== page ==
July 23, 2024 | 5:13


Steve Bannon ordered to surrender to prison by July 1

Jesus Carames

June 6, 2024 | 8:25 pm

Steve Bannon, a prominent far-right figure and former White House adviser, has been ordered to surrender to prison by July 1. Trump-appointed Judge Carl Nichols has revoked his bail. Bannon's sentence for defying the committee's Jan. 6 subpoena had been stayed while he appealed. Today, Judge Nichols ruled that the original reasons for suspending the sentence no longer apply.

Bannon ruling and its impact on the electoral cycle

Bannon's four-month sentence would be extended until early November. If Bannon goes to prison on July 1, he would remain behind bars just before the November election. In addition to keeping Bannon — who hosts a popular far-right podcast — off the air at a crucial time in the election cycle, Nichols' decision would also make Bannon's sentence pardon-proof, since Trump pardoned him in the last day of his presidency on federal fraud charges.

Bannon was convicted in July 2022 on two misdemeanor counts of contempt of Congress for obstructing a subpoena from the House select committee investigating the January 6, 2021, attack on the Capitol.

“I do not believe that the original basis for my suspension of Mr. Bannon's sentence exists any longer,” Nichols said from the bench of the federal court in Washington, D.C.

Bannon's defense and his next legal actions

Bannon was accompanied by his lawyers David Schoen, who once represented Trump in his impeachment proceedings after January 6, and Evan Corcoran, who is a key witness in the criminal case against Trump in Florida, where Trump is accused of accumulate classified documents after leaving the White House.

Bannon is the second former Trump White House adviser to be sent to prison for defying the January 6 committee. Peter Navarro, Trump's former trade adviser, is currently serving a four-month sentence in Miami for ignoring a subpoena from the panel. The appeals court's rejection of Navarro's request to stay out of jail was a key factor in Nichols' decision to revoke Bannon's bail.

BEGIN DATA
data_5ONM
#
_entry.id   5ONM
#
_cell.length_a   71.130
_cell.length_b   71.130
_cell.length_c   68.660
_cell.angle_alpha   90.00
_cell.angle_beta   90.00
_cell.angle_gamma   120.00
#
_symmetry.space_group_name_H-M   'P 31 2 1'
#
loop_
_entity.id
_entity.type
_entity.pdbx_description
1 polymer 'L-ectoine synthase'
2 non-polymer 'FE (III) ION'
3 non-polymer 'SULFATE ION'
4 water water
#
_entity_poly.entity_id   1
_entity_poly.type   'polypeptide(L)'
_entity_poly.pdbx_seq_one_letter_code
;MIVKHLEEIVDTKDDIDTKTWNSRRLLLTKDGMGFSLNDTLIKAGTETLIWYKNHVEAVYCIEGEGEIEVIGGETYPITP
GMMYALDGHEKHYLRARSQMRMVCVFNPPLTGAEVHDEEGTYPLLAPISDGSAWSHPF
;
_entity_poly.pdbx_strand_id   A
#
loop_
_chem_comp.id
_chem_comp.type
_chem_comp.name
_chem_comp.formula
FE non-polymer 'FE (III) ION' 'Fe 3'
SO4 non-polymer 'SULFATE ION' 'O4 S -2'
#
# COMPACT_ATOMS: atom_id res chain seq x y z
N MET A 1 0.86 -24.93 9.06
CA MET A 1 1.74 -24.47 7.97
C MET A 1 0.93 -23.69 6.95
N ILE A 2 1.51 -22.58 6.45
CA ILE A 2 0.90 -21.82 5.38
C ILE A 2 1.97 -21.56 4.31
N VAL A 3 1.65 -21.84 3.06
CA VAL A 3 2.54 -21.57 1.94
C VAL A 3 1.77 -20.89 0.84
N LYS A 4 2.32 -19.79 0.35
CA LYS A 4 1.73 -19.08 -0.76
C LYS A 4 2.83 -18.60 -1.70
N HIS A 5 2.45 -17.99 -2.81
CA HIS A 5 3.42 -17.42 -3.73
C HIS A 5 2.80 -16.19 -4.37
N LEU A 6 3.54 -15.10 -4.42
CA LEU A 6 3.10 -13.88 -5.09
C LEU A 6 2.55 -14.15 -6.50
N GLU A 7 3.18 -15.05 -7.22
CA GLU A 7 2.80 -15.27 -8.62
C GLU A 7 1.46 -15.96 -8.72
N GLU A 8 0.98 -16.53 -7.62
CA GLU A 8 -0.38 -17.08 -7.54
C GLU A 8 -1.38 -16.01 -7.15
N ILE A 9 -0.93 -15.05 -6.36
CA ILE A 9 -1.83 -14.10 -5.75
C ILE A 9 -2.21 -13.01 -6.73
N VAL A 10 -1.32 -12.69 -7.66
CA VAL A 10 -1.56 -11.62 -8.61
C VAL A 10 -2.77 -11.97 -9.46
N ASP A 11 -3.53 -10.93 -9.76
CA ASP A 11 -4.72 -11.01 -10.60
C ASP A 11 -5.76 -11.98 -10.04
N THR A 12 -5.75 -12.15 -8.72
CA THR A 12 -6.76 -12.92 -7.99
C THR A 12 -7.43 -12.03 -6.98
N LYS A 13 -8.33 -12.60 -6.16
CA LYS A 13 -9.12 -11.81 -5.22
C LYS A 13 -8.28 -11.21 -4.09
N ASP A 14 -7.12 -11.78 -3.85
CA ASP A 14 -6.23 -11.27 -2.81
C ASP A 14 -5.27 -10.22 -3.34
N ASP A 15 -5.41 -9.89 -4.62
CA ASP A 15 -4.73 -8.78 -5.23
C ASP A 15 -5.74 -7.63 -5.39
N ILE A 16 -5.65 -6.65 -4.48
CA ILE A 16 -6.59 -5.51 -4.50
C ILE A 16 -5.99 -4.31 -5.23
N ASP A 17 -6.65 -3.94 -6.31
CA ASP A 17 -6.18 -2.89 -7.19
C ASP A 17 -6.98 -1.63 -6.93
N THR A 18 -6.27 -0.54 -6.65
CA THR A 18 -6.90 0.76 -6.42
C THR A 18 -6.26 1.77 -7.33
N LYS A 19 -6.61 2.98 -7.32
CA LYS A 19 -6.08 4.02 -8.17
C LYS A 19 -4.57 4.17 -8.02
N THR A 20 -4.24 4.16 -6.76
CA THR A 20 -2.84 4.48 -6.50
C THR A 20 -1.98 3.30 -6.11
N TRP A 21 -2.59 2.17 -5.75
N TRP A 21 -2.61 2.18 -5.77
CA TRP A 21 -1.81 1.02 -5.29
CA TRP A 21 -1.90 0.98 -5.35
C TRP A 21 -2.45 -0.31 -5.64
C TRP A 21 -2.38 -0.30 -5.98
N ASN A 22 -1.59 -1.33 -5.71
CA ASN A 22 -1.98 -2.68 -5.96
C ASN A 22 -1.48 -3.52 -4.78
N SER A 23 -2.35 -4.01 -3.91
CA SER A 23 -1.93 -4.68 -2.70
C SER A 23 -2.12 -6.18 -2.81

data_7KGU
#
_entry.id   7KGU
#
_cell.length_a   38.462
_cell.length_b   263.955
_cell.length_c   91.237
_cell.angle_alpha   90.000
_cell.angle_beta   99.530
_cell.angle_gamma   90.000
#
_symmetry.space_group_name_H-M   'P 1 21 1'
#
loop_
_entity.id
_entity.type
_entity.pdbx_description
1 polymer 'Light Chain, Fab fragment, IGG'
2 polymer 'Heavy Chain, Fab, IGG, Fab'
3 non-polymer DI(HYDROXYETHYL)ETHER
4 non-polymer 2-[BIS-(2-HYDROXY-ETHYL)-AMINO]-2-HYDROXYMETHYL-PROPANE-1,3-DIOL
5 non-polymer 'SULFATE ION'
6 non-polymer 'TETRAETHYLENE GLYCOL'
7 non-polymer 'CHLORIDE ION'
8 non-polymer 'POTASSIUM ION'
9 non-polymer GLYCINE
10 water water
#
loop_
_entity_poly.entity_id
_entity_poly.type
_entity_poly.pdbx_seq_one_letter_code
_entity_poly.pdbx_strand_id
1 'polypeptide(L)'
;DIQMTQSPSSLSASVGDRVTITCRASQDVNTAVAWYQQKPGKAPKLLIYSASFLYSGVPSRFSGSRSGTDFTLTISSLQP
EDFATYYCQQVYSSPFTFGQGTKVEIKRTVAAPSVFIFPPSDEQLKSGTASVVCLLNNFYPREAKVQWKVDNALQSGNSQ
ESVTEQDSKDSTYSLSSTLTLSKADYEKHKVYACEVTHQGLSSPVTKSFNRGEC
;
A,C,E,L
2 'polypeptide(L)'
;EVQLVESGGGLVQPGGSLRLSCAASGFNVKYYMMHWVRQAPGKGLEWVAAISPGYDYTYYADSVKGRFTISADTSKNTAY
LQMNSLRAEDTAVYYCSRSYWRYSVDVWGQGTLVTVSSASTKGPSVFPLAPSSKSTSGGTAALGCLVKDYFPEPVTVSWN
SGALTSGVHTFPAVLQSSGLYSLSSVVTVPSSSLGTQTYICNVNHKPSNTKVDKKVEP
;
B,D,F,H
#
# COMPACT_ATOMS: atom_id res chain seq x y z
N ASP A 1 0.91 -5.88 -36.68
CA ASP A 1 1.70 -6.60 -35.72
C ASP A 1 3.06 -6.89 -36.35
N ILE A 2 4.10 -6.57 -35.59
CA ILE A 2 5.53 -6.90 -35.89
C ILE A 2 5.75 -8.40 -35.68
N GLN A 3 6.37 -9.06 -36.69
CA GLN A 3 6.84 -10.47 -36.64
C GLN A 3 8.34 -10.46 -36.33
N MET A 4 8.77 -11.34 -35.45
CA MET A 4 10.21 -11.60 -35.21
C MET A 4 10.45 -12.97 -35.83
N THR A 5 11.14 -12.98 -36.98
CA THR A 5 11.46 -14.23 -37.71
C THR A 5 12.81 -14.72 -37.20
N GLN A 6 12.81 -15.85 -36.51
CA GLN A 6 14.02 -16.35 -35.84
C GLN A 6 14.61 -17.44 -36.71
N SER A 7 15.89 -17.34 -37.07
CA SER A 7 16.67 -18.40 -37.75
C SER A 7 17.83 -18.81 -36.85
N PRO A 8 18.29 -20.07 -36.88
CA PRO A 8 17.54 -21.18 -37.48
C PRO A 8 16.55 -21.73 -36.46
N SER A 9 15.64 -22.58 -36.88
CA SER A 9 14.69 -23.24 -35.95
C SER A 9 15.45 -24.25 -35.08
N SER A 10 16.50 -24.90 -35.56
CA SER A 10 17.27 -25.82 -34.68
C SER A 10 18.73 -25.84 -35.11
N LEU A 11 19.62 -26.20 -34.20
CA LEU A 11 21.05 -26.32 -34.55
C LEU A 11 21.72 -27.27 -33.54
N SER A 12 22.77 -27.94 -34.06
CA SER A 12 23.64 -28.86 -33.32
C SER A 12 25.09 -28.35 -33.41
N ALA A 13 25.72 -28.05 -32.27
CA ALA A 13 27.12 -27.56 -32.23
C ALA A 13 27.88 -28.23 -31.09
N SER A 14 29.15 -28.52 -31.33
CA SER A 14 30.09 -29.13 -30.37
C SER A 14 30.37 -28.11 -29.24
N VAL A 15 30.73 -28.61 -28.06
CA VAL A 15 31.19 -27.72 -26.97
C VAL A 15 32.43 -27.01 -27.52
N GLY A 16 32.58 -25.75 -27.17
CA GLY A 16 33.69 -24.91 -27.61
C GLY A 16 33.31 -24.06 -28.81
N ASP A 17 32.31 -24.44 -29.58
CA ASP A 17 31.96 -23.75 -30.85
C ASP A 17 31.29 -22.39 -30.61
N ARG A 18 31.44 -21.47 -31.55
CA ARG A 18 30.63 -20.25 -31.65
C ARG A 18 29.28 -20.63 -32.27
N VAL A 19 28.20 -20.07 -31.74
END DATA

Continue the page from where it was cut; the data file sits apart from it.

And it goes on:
The Jan. 6 committee subpoenaed Bannon early in its investigation as part of a first wave of contact with key Trump advisers involved in his efforts to subvert the 2020 election. The panel cited reports that Bannon and Navarro worked together on what they called the “Green Bay Sweep” strategy to orchestrate challenges to the election results in Congress on January 6. Bannon also warned on his popular “War Room” podcast the day before Jan. 6 that “tomorrow all hell will break loose.” And White House call records obtained by the committee from Jan. 6 showed that Trump and Bannon were in contact at key times before Jan. 6.

Nichols also said his decision to revoke Bannon's bail was based on the appeals court's strong ruling in Bannon's own case, which flatly rejected key points that Nichols once said could lead the appeals court to review the sentence.

“We will go all the way to the Supreme Court if we have to,” Bannon said after Nichols' decision. “There is no prison or jail built that will silence me.”

Schoen asked House Speaker Mike Johnson to formally declare the committee's previous subpoenas on January 6 invalid, arguing that this would add legal weight to Bannon's appeal.

It is unclear how receptive the appeals court or the Supreme Court will be to a request by Bannon to remain free. Earlier this year, Navarro failed in the appeals court and made a similar argument to Chief Justice John Roberts, who oversees emergency matters in Washington, D.C.

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